The Last Place
A Few Days in Europes
Least Visited Country
Story & photos by James Boitano
from the Cosmos Hotel. Gritty,
but lots of fresh air
a biased traveler. Having fallen in love with Europe on my first trip
to Italy with my father as a 14 year old, it is to this continent that
my travel plans always seem to lead. I return to somewhere in Europe
now every May to see old friends and favorite cities. But with each
trip, I have a firm goal: to fit in at least one new country every year.
With 2016 being my 28th trip to Europe, Im getting
close to the bottom of my list of unvisited countries. And this brings
me inevitably to Moldova.
Poor Moldova. Largely unknown, way out of the way and
saddled with a dowdy unglamorous name, its Europes least
visited and poorest country. On the International
Monetary Funds ranking of GDP per capita, Moldova ranks a
lowly 138th out of 186 countries, right between Nicaragua and India.
Yes, India. And even I, the Europhile traveler have ignored it until
Chişinău may not
be Paris, but it is the Paris
Moldova is an unlikely little country. About the size
of Maryland, its three-million people are tucked in a landlocked wedge
of land between Romania
not exactly on the London, Paris, Rome
circuit. The territory is a slice of land the Russians pried away from
their many wars of territorial conquest from the Turks and then added
it to Mother Russia. Largely Romanian speaking, it probably should have
ended up as part of Romania, but under the Soviet Union it achieved
full republic status.
Moldova didnt have much to offer Russia other
than their fantastic wines, but that was fine for Moldova as part the
biggest empire on Earth. But when the Soviet Union fell apart, Moldova
found itself one of the least likely and most hapless sovereign states
in the world. With two civil wars, much civil unrest, a complete collapse
of the economy, Moldova still stands 25-years later. With Romania and
the European Union trying to pull them to the West, and Russia holding
their energy bill and pulling them towards the East, they are in a state
of constant conflict and schizophrenia.
Moldovan souvenirs which
demonstrate a bit of Soviet Nostalgia
But with all that said, I really enjoyed my little four-day
visit there this May. I experienced four-days of fantastic food, warm
people, hassle-free travel and some of the cheapest prices I have ever
seen in all my travels. I jetted in to their nice new airport on Lufthansa
and paid a staggeringly low $5.00 for my taxi ride to the capital. I
bet you cant name the capital of Moldova. Thats right, its
(formerly Kishinev under the Russians), but even geography pros have
trouble with that one.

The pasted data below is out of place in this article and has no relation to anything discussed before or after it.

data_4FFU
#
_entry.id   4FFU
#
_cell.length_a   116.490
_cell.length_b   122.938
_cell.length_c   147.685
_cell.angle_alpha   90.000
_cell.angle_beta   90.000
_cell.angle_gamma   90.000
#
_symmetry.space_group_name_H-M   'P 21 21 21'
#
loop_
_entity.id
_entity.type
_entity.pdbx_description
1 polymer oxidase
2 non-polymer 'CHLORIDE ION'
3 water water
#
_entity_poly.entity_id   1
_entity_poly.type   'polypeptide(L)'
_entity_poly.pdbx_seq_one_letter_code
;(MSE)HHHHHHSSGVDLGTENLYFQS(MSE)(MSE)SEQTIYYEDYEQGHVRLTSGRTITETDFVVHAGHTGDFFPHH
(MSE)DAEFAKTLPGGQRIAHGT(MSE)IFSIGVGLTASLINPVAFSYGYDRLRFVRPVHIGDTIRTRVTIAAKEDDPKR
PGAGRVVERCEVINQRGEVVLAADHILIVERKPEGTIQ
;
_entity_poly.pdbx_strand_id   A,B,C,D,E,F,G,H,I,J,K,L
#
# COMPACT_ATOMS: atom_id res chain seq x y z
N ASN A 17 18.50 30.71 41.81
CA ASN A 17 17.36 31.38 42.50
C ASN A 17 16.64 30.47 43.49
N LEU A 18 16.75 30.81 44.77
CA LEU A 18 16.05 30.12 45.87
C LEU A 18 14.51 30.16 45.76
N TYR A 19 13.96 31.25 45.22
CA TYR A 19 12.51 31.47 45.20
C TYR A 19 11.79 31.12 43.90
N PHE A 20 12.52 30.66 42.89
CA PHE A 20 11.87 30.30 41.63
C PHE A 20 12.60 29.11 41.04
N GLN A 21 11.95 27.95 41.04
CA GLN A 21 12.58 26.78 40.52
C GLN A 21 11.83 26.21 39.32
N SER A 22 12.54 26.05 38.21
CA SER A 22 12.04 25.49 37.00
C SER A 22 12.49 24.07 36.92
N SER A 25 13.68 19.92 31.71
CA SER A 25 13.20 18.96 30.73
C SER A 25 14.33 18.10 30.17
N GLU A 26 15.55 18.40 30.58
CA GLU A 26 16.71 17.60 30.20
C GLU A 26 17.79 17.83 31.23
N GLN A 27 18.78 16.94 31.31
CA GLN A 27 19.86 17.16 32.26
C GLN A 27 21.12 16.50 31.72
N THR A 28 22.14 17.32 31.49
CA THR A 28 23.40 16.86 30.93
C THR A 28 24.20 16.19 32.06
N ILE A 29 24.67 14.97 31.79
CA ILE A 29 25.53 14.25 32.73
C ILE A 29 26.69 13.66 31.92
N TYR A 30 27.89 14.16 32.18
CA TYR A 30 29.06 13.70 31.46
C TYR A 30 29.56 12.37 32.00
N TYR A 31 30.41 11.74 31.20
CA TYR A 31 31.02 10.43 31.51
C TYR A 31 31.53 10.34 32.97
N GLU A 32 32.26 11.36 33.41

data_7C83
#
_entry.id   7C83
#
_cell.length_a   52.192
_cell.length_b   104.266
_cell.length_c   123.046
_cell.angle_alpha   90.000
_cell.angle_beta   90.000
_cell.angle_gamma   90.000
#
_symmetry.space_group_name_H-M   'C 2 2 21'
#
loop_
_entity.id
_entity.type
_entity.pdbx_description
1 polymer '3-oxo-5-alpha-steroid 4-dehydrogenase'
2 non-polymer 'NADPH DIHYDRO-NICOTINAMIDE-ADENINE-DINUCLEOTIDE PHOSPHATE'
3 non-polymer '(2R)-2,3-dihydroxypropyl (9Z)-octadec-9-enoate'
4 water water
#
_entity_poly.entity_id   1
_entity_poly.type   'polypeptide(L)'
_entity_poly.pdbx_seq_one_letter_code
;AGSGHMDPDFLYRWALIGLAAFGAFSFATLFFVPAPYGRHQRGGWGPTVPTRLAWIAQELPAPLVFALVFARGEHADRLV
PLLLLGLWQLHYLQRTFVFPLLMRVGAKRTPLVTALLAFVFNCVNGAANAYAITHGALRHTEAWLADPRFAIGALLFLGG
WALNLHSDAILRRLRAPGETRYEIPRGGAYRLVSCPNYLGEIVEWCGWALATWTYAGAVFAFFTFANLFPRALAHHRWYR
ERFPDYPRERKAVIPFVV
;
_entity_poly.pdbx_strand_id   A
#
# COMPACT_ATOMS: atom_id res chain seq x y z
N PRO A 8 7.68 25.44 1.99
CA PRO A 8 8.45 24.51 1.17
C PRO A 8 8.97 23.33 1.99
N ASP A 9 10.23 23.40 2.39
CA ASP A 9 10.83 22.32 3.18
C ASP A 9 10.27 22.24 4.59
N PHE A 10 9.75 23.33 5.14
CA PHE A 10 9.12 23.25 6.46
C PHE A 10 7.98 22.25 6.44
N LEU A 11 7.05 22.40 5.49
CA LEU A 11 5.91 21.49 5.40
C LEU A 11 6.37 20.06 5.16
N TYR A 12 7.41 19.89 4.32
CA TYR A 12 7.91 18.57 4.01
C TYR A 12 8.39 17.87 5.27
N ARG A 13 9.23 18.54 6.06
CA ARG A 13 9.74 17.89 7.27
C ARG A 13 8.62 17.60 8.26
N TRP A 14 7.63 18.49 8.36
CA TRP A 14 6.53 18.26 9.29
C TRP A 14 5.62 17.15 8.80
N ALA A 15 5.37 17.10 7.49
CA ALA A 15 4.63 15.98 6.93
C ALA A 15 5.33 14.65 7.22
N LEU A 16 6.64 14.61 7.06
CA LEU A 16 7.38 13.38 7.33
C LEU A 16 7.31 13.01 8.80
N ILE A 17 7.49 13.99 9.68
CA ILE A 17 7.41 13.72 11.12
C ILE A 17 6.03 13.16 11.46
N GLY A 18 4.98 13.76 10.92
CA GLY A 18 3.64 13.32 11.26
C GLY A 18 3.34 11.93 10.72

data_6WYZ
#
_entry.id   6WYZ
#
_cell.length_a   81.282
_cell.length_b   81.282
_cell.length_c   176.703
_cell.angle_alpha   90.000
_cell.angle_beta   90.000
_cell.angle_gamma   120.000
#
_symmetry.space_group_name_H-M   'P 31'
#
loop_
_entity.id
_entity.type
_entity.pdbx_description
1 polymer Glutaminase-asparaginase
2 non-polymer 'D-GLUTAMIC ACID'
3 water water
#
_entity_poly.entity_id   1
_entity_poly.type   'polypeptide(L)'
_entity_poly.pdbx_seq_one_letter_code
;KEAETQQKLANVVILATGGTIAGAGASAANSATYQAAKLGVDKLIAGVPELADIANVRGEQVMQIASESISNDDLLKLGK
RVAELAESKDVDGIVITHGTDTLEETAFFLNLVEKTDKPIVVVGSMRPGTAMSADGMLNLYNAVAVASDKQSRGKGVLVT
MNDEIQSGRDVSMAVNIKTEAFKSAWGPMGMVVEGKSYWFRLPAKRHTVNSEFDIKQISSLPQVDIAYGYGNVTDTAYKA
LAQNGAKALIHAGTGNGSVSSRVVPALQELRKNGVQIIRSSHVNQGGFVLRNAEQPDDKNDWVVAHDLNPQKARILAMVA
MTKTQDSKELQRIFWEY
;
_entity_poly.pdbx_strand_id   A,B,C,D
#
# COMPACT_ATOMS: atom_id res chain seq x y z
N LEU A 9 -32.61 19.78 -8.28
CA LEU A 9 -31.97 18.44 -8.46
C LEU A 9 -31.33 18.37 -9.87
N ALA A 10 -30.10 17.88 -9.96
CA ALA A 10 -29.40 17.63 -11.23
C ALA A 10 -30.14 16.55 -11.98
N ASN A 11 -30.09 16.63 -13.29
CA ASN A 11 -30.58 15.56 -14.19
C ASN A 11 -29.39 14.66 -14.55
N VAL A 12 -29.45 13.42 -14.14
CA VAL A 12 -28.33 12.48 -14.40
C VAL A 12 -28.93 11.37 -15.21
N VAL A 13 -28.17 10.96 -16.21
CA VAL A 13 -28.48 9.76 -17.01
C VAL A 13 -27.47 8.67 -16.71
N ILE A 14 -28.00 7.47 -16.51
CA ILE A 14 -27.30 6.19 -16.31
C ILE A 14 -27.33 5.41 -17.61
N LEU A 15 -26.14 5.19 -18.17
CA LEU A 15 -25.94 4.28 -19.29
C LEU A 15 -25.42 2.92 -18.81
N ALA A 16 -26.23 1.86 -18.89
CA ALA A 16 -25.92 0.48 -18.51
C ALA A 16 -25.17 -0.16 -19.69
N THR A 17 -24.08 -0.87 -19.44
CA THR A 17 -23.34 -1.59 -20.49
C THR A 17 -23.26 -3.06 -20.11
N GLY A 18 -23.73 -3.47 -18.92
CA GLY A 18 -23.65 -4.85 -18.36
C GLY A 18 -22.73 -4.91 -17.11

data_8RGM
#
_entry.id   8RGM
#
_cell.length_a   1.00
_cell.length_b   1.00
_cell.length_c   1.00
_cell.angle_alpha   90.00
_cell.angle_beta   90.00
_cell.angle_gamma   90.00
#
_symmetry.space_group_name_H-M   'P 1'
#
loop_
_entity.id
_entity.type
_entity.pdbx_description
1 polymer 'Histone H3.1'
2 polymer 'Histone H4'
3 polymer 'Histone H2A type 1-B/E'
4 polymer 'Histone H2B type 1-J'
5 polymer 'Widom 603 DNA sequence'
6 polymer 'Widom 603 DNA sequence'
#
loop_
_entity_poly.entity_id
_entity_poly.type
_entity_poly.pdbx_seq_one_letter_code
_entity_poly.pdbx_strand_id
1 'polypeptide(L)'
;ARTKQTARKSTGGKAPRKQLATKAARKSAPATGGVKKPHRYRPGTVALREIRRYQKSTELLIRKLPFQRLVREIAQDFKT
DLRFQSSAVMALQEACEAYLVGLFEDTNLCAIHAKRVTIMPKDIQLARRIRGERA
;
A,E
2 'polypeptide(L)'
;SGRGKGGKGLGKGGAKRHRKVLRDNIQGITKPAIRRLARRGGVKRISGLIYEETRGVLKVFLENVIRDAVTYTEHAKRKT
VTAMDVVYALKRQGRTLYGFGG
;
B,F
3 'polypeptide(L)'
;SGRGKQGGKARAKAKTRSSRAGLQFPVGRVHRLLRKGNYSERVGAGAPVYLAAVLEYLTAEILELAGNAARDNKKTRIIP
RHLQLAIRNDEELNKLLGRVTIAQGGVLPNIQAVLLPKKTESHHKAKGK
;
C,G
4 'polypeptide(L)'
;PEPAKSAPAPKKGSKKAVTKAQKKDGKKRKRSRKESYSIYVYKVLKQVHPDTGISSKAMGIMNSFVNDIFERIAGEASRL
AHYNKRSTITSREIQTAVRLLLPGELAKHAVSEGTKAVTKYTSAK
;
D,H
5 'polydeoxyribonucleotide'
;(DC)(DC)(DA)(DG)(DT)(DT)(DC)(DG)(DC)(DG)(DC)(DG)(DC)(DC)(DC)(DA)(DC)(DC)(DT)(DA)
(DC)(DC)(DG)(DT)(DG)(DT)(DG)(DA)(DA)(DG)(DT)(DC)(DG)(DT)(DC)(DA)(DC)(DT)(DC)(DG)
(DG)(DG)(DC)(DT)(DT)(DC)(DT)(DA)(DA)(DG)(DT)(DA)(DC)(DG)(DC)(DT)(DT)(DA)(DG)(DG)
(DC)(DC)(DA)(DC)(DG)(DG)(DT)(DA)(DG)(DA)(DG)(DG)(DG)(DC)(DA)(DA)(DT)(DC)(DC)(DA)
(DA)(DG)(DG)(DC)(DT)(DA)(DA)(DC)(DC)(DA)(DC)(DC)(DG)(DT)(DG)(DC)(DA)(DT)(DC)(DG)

I stayed at the Cosmos
Hotel. During the times of the Soviet Union, the capital of every
Republic had a monstrously ugly hotel for foreign visitors on Intourist
package tours. The Cosmos was just that place. And like nearly everything
else in Moldova, it looks like nothing had been done to it since 1980.
And yet, despite the dreadful décor and Stalinist era ambiance,
my room was perfectly clean and comfortable, the staff (like everyone
else in Moldova) was extremely kind and helpful. And four nights with
a balcony and breakfast for a total of $120.00 was astonishingly cheap.
Friendly Moldovans at their Arch de Triomph, in
front of the parliament, proudly displaying their flag
Leading from the hotel is Chisinaus main avenue
on or near which its major attractions are all found: the national parliament,
the vibrant market, their little arch de triomphe, the national museum,
the orthodox cathedral, a bank, the post office, a café. I must
have walked that street from my hotel 13 times in four days: not that
it was so interesting, but because there wasnt so much else to
A $5.00 lunch with the obligatory polenta and wine
But I wasnt unhappy to find myself there. Every
meal (served with polenta their national staple and with wine
their national treasure) was better than most meals I ever find
in America and rarely cost more than $5.00. People smiled at me kindly.
I liked that. And despite an undeniable amount of grittiness, the plethora
of lovely and vibrant parks gave the city a benevolent dignity.
Moldova has had hard times, but you wouldnt know
that on a Sunday afternoon strolling in one of their verdant parks.
Each one was filled vibrantly with happy families and children, laughing
on kiddie rides, eating ice cream and cotton candy, smartly dressed,
and looking happy. The measure of a country is more in its people and
less in its GDP. How do they rise to hard times and still seem so happy,
so together and connected. Maybe there is something to learn from them
and thats the real glory of travel. So Im quite pleased
I went to Moldova and not just to tick off another country off my list.
Im glad I met these fine Moldovans with their kind and resilient
spirit. I dont regret for a minute the four tranquil days
I spent among them.
So now, how in the world will I ever make it to Belarus?
More Than Vamping through Transylvania; Backdoor
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St. Petersburg: A Tale of Two Cities; The
Balkans: Lovely States of Mind and Meanderings...